Species dependent on high severity fire for regeneration (Pinus attenuata (knobcone pine) and P. contorta (lodgepole)) occupy most of the high-severity patches "killed dead" by Biscuit. They're actively regenerating, just as they have after every severe fire in the Kalmiopsis since the Pleistocene.

Tired's assumption, that Biscuit was an unnatural fire that created an unnatural botanical community that will support an unnatural fire regime in the future, could not be further from the ecological reality of that place.

Half of the Kalmiopsis burned with low-severity effects or not at all. There's conifer seed sources everywhere.

There will high severity fire events in the future. Some will be big in spatial extent. But patch dynamics always will dictate the biological effects of fire at landscape scale. There will be high-, moderate-, and low-severity effects. Just like at Biscuit.

None of this stuff about a "killed dead" forest is a good argument for logging conifer snags, disturbing the soil, and introducing exotic vegetation that poses a real threat to ecosystem function.

Anybody who calls the Kalmiopsis a "moonscape wasteland" is fantasizing and never, ever walked the ground. ...been there
So I asked a colleague who has also walked the ground, as have the other two, which perspective seemed closer to the mark. The latter opinion prevailed in my opinion sample, admittedly biased and a sample so small that it would contain zero degrees of freedom if subjected to statistical analysis (something I gave up on years ago after being schooled in how to lie and cheat with statistics).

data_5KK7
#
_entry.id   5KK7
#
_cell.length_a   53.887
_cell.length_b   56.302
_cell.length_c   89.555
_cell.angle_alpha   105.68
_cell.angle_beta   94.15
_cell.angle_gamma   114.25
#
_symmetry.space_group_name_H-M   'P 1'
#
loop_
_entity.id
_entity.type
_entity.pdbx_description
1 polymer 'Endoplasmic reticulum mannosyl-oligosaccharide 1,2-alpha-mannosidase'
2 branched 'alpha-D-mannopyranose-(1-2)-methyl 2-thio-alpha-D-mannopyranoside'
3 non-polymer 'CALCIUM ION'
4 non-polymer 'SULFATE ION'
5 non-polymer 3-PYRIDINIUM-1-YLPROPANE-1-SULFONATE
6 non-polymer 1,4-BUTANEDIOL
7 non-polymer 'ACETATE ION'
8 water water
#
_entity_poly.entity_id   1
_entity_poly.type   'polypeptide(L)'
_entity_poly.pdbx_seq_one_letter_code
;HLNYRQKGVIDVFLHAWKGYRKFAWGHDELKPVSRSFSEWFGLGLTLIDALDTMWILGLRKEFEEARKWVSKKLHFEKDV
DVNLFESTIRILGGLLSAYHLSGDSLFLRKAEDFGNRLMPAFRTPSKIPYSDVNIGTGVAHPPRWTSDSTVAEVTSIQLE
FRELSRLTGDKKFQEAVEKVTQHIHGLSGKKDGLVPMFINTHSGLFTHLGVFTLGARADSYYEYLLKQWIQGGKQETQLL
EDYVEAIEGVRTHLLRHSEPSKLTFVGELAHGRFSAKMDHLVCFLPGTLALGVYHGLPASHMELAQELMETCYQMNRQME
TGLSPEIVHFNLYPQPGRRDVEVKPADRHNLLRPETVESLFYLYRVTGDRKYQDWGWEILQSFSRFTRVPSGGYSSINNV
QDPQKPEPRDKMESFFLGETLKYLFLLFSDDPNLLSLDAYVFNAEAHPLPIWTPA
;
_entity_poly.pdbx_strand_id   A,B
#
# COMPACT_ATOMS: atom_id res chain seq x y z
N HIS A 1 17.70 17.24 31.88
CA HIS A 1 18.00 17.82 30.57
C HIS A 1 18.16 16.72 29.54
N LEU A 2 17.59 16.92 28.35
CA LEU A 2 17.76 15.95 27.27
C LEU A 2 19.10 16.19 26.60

The email interchange triggered a memory. Years ago I remember Luna Leopold, Aldo Leopold’s son, make a remarkably similar allegation, but in a timbering context. I wrote it up in an Eco-Watch post. Here, in part.

After acknowledging that there were many forces that drove forest managers to do things that violated their sensibility, [Luna Leopold noted]: "The Forest Service has taken on the job of overseeing the destruction and disintegration of the forest empire of the American public." Leopold’s remedy was that we need to adopt a new and completely different "ethos"--one based on ecology and a love for the land.

The two allegations might be summed up as, 1) through benign neglect (letting fires burn that ought not to) we are destroying the forests, and 2) through active intervention of a wrong kind (e.g. tree farming) we are, or at least were then, destroying the forests. These are just two of many allegations of mismanagement that come our way daily. We also get a few accolades, but American culture and the press tend to play up controversial perspectives.

This isn’t all bad. If we don’t hear dissent we are too prone to think that whatever we do is OK, or better than OK. Sometimes we need to hear bad news. We also need to grapple with negative allegations (and also positive allegations) and test them fairly against both intentions and the actualities of policy, plans, programs, and practice.

As we grapple with allegations, each of us would be well advised to dust off our copies of Aldo Leopold’s A Sand County Almanac and Gifford Pinchot’s Breaking New Ground.

We should take a long look in the mirror and ask ourselves a few questions:

  • Have we too often simply substituted one set of targets for another, without adequately considering the need for them relative to the needs for managing both the forests and the people who use them?
  • How often do we gravitate to simply being robots of the bureaucratic state?